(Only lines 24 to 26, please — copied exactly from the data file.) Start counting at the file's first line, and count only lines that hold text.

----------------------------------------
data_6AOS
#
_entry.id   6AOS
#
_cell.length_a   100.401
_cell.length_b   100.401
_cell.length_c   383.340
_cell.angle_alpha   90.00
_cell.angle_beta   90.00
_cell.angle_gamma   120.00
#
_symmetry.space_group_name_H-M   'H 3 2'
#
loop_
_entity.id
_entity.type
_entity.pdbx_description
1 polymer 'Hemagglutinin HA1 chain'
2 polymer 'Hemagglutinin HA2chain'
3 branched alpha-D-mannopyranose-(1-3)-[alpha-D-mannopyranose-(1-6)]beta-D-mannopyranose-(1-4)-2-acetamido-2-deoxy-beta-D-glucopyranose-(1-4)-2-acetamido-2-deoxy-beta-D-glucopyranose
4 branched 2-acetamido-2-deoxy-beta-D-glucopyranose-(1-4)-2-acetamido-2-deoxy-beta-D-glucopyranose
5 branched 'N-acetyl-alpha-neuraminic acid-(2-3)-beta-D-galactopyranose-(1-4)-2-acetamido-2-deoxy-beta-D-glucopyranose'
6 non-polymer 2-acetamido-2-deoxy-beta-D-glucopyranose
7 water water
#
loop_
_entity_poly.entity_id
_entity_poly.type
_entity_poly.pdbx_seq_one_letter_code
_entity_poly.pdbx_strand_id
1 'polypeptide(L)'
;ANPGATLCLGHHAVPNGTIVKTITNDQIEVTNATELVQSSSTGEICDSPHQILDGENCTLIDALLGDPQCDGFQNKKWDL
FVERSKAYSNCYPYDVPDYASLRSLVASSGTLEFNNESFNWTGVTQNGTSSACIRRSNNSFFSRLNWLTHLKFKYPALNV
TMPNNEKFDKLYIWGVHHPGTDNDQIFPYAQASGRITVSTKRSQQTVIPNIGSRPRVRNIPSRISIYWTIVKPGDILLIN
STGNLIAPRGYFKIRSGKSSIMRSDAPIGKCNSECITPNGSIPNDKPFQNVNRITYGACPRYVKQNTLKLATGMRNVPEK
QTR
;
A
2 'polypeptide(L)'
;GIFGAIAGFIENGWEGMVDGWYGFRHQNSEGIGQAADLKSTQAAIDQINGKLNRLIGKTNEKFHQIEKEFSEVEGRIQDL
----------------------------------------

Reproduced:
7 water water
#
loop_